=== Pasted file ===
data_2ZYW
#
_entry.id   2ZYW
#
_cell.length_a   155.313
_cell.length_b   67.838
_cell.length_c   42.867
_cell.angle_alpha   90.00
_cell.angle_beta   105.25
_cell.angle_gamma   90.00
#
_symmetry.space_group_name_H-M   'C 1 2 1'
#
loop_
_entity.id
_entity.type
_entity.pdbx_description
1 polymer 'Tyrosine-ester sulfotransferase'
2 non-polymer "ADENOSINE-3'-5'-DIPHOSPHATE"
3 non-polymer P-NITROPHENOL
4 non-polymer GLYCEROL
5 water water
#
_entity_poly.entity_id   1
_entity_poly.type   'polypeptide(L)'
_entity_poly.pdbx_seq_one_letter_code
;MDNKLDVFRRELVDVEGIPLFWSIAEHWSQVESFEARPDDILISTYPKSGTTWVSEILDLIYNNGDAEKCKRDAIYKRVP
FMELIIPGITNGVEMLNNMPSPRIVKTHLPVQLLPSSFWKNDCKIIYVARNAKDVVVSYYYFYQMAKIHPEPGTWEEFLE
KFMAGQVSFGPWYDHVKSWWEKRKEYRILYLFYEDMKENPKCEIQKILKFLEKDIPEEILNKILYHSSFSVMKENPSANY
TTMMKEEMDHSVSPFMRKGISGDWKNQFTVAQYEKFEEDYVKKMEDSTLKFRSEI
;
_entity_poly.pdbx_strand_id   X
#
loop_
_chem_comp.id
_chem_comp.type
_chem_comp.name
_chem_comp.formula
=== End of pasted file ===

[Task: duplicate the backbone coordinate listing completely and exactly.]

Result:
data_2ZYW
#
_entry.id   2ZYW
#
_cell.length_a   155.313
_cell.length_b   67.838
_cell.length_c   42.867
_cell.angle_alpha   90.00
_cell.angle_beta   105.25
_cell.angle_gamma   90.00
#
_symmetry.space_group_name_H-M   'C 1 2 1'
#
loop_
_entity.id
_entity.type
_entity.pdbx_description
1 polymer 'Tyrosine-ester sulfotransferase'
2 non-polymer "ADENOSINE-3'-5'-DIPHOSPHATE"
3 non-polymer P-NITROPHENOL
4 non-polymer GLYCEROL
5 water water
#
_entity_poly.entity_id   1
_entity_poly.type   'polypeptide(L)'
_entity_poly.pdbx_seq_one_letter_code
;MDNKLDVFRRELVDVEGIPLFWSIAEHWSQVESFEARPDDILISTYPKSGTTWVSEILDLIYNNGDAEKCKRDAIYKRVP
FMELIIPGITNGVEMLNNMPSPRIVKTHLPVQLLPSSFWKNDCKIIYVARNAKDVVVSYYYFYQMAKIHPEPGTWEEFLE
KFMAGQVSFGPWYDHVKSWWEKRKEYRILYLFYEDMKENPKCEIQKILKFLEKDIPEEILNKILYHSSFSVMKENPSANY
TTMMKEEMDHSVSPFMRKGISGDWKNQFTVAQYEKFEEDYVKKMEDSTLKFRSEI
;
_entity_poly.pdbx_strand_id   X
#
loop_
_chem_comp.id
_chem_comp.type
_chem_comp.name
_chem_comp.formula